Gypsy Roma Traveller Leeds
The permanent site of the Gypsy Roma Traveller Communities
Racism and prejudice has never been too far from Traveller and Gypsy people and you can read about the history of persecution in our History Section.
Sadly, racism and discrimination have gone hand in hand with Gypsies and Travellers.
Many Gypsy, Roma and Travellers are subject to racist attacks and name-calling, the withdrawal of services and refusal of admission to shops and pubs and so on. This is despite the Race Relations Amendment Act 2000, which has made all these things illegal.
Addressing the ignorance that leads to the misunderstanding and intolerance of these people is one of the aims of this site.
For further information follow the links below.
For more details on Traveller Communities click here
Roma, Romany Gypsies and Irish Travellers are now all recognised to have protection under the Race Relations Act as they have been finally recognised as minority ethnic communities in law.
Romany Gypsies who have arrived in the U.K. this century. Most have come as refugees or asylum seekers from Eastern Europe where they have often been subject to racist attacks.
The largest group of Travellers in the U.K. They first arrived in England in the 1500’s and were thought to have come from Egypt and so were called Egyptians. This was shortened to ‘Gypsy.’ They had originally travelled from Northern India from about 1000 A.D.
They speak Romani, which originated from Sanskrit spoken in India. Most Gypsies use English as a first language and retain Romani for family and community use. English Romani having English syntax and Romani words.
Irish Travellers were first seen in the 1100’s and spoke Shelta, an Irish Travellers’ language.
CRE says discrimination against Gypsies and Travellers is the last 'respectable' form of racism.
The Commission for Racial Equality today launched its strategy on Gypsies and Travellers following two months of consultation with Gypsies and Travellers, community and public organisations and local authorities.
Read the report from the Campaign for Racial Equality.
The report ‘Raising the attainment of minority ethnic pupils’ highlighted the fact that:
It is essential to appreciate the difficulties that these communities have had, And continue in having, in accessing an education.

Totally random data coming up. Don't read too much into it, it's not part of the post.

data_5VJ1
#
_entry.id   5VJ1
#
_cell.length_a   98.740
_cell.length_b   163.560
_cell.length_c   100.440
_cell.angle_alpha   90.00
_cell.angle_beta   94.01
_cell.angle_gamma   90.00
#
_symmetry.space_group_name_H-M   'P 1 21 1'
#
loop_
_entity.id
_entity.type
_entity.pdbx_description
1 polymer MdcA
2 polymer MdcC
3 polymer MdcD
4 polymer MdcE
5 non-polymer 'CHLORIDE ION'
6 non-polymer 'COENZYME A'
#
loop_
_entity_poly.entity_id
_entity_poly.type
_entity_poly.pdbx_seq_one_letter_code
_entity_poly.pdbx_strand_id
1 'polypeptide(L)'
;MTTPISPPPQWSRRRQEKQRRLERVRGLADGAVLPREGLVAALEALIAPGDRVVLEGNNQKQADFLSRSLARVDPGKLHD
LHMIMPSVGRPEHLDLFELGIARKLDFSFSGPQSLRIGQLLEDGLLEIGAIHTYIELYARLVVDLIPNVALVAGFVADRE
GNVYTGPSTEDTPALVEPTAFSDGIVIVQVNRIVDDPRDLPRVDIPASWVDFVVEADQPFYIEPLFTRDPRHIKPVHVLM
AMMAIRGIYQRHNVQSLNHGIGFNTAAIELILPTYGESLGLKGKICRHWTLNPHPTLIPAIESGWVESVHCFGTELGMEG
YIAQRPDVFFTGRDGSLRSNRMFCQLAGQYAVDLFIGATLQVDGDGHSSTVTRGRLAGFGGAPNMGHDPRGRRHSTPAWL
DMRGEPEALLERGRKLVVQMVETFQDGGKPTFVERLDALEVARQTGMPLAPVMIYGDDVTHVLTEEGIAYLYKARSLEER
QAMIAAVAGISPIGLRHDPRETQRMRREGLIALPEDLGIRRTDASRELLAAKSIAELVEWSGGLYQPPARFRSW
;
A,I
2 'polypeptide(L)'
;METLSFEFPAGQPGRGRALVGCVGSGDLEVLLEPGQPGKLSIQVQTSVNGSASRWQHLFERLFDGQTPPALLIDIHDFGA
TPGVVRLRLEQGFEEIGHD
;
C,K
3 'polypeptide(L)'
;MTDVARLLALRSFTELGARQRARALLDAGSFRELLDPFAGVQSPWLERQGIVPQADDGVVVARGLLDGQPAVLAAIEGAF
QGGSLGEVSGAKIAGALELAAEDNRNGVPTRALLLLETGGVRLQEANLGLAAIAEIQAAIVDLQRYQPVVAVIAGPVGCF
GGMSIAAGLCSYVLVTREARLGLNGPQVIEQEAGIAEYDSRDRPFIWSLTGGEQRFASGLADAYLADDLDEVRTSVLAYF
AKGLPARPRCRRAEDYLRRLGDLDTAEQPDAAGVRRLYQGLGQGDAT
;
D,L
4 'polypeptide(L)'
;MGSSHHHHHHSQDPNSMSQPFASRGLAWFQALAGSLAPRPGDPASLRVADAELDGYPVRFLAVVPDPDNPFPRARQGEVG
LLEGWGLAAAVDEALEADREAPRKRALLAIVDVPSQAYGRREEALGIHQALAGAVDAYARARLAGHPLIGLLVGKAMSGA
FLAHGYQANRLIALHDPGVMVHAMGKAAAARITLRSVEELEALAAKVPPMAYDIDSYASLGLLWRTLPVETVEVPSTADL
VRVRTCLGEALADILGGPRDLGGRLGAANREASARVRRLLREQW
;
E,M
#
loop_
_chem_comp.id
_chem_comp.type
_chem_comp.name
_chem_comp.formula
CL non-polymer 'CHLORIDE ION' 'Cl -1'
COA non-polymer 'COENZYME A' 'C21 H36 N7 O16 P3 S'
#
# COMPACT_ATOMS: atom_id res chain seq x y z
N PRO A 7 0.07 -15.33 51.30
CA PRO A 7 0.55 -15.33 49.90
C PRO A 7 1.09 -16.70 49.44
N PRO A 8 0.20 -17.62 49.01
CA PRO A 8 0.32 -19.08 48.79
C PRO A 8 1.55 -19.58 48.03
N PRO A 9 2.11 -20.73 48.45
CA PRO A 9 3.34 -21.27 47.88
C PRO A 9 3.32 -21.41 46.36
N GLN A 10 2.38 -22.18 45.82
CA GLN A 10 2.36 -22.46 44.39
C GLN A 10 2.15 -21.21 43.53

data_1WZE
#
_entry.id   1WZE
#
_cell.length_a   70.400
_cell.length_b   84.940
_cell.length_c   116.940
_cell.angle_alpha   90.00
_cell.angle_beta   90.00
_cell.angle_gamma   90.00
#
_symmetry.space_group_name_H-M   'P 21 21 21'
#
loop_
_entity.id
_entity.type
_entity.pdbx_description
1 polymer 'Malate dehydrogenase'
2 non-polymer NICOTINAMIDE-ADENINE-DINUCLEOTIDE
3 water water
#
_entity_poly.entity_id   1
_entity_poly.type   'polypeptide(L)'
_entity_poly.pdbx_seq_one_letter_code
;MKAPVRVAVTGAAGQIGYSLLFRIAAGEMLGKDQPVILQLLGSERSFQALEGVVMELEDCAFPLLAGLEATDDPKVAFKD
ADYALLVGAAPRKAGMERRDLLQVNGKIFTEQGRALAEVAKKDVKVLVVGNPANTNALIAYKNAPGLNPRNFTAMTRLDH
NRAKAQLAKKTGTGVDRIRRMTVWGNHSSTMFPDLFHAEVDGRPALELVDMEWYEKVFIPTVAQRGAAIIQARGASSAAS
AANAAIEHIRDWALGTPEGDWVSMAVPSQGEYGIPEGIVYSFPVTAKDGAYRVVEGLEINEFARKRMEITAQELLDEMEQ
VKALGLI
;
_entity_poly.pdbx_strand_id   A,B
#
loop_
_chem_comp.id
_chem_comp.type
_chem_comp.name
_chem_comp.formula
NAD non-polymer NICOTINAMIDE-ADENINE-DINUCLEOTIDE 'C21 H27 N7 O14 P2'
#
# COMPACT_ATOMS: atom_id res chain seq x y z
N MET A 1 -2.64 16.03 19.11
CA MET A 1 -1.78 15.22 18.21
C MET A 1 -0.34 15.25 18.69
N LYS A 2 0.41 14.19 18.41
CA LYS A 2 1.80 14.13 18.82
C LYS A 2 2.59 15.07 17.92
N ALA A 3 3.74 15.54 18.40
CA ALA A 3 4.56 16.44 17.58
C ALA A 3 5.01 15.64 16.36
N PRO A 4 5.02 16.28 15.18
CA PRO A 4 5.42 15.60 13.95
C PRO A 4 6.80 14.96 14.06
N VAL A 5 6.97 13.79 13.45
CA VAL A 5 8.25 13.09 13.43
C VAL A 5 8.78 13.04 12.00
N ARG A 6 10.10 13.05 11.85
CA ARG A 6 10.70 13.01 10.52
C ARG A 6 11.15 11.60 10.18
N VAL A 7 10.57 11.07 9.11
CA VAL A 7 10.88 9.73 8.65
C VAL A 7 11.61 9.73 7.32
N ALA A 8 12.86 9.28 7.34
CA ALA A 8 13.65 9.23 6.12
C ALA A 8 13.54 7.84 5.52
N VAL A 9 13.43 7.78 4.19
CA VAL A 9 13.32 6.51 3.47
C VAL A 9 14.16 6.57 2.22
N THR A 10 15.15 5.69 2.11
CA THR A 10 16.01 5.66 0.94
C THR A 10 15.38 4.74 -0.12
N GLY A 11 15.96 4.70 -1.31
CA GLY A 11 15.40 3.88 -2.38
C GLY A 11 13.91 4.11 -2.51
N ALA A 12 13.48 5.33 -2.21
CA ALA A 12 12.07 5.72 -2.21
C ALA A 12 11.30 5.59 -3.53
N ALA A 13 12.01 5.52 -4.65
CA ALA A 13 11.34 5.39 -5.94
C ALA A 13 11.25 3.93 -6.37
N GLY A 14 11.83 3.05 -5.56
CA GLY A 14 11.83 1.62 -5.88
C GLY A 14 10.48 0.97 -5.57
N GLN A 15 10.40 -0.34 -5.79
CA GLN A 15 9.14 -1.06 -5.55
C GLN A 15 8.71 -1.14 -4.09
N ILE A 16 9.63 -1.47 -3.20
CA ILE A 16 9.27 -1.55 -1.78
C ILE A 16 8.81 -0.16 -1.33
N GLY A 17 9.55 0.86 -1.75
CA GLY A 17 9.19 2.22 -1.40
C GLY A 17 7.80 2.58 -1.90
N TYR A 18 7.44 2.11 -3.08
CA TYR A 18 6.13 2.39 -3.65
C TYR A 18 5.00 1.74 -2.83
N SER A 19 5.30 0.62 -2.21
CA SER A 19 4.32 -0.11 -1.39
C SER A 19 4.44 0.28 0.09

It cannot be assumed that Travelling families will be able to gain access to schools as readily as others due to inadequate site provision and the scarcity of school places in some areas. Illegal camping can result in swift eviction and difficulty in school attendance.
In January 2002 the official government count found that 2,774 - or 20% of all British Gypsy caravans - were on unauthorised encampments. The survey showed 326 more families were on unauthorised sites than in january 2001, without guaranteed access to water, toilets and schooling.
Download the pdf leaflet "Obstacles to Development" from the Office of the United Nations High Commissioner for Human Rights' website.
Gypsies and Travellers are often neglected in considerations of Britain as a multi-ethnic society, or only included as an afterthought. But they too were defined in the past as an inferior race and are part of the history of British racism.
A law enacted in 1530 imposed a ban on the immigration of ‘Egyptians’ and in 1554 a further law made for their capital punishment if they remained in the country for more than a month. These laws were not repealed until 1783.
Despite the great diversity between and within travelling groups, all are lumped there in the minds of settled communities. They suffer from high degrees of social exclusion, vilification and stereotyping.
Gypsies have been discriminated because of their nomadic lifestyle and their non-caucasian appearance.
In Education Gypsy and Traveller pupils are particularly at risk. Although some make a reasonable start in primary school, by the time they reach secondary school their generally low level of attainment is a matter of serious concern. In 1996 it was estimated that 10,000 Gypsy and Traveller children were not even registered for education in English schools.
Some aspects of dress and jewellery and other items have religious or cultural significance, which can be easily under-estimated in a secular, monocultural society.
Roma, Gypsies and Travellers have traditionally worn jewellery which is part of their cultural traditions and should be respected as such. Their right to cultural expression should be seen in the same light as that of other minority ethnic communities in our city.
If there is a concern over safety then this would need to be discussed with the parents and the Traveller Education Service could help with advice,guidance and mediation if required.
A judgement from the European Court of Human Rights on Travellers. Leeds Travellers, Jim and Esther Connors, in standing up for their rights have won a major case at the European Court of Human Rights, which will benefit all Travellers in the UK.
Johnny, a fifteen year old Irish Traveller, was tragically killed in a racist attack in Ellesmere Port in 2003. His death was very similar to that of Stephen Lawrence and the Cheshire Police investigated the his death as a racially motivated crime.
This is an excellent Training Pack that has been developed by John Coxhead a Police Training Officer in Derbyshire. It would be a very useful basis for training with all groups.
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